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Oct 29, 2017
1,509
Seattle
Honestly every point I would have made has been regurgitated to death in so many threads that my only takeaway from this video is a simple one.

I fully approve of this message. Also learn to have fun, just do what you enjoy.
 
Oct 27, 2017
243
I'm hoping they patch in a over 40's mode for Apex Legends as I'm sure the young whipper-snappers are way to good for me due to faster reflexes and more time to practise.

Being able to filter out these young'uns would make that easier for me.

Would that count as an easy mode?
I would love to see matchmaking that isn't predicated on age, or some kind of skill level (like Halo's old system), or even a performance metric (e.g., wins, losses, kill/death ratio),, but is simply associated with the number of hours you have played the game. That's all I want - the occasional ability to play with people who have invested a similar amount of time into the game as I have.

I probably would only use it part of the time, because I want to learn from people who are much more experienced, but for me the biggest frustration is in simply going against people who have way more time on task than I could ever afford to put into a game. When I can afford to invest a lot of time into a game, it levels the playing field considerably, but I just don't have that kind of time anymore (yet I don't want to concede competitive online play entirely).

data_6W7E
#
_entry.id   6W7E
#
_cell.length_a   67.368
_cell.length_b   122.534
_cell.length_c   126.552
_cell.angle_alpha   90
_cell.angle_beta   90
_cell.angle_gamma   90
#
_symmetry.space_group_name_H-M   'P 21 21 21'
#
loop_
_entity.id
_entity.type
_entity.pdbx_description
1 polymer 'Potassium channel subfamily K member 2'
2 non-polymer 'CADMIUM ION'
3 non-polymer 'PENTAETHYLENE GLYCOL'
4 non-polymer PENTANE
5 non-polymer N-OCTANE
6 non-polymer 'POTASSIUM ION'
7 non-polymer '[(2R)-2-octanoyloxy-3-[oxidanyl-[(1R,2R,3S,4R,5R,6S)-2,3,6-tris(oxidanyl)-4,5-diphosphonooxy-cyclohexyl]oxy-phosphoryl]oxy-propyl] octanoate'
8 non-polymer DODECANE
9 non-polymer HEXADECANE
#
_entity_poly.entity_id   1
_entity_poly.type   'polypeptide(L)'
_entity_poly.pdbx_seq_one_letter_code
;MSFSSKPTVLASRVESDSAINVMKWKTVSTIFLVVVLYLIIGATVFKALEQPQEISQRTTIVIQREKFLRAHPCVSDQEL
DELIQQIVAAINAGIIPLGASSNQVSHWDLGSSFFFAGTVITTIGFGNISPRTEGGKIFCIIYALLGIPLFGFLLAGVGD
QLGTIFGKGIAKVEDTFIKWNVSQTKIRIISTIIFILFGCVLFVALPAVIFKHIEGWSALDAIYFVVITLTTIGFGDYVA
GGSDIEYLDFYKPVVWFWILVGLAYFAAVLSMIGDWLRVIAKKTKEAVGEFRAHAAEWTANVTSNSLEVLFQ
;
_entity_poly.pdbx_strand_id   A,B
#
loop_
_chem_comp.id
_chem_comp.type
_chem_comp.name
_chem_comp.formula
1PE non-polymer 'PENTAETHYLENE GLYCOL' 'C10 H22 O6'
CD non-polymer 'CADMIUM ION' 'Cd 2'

Granted, this is far and away the very definition of a "first-world problem."
 
Oct 25, 2017
666
Simple, we've not only seen the decision 6 times now, but the same defense of it. We've seen the same logic for adding the mode repeatedly ignored or at the very least overruled by their desires. There's nothing new. No new twist. No grand observation that tips the argument somehow. I guess I just don't see the hope that this incarnation of the debate will run any differently. And now the truly vitrolic git gud'ers have fresh fuel for their trollish fire.

Seems like such a waste of a fight.

Or maybe I'm just tired from the argument that came of the Kotaku article thread.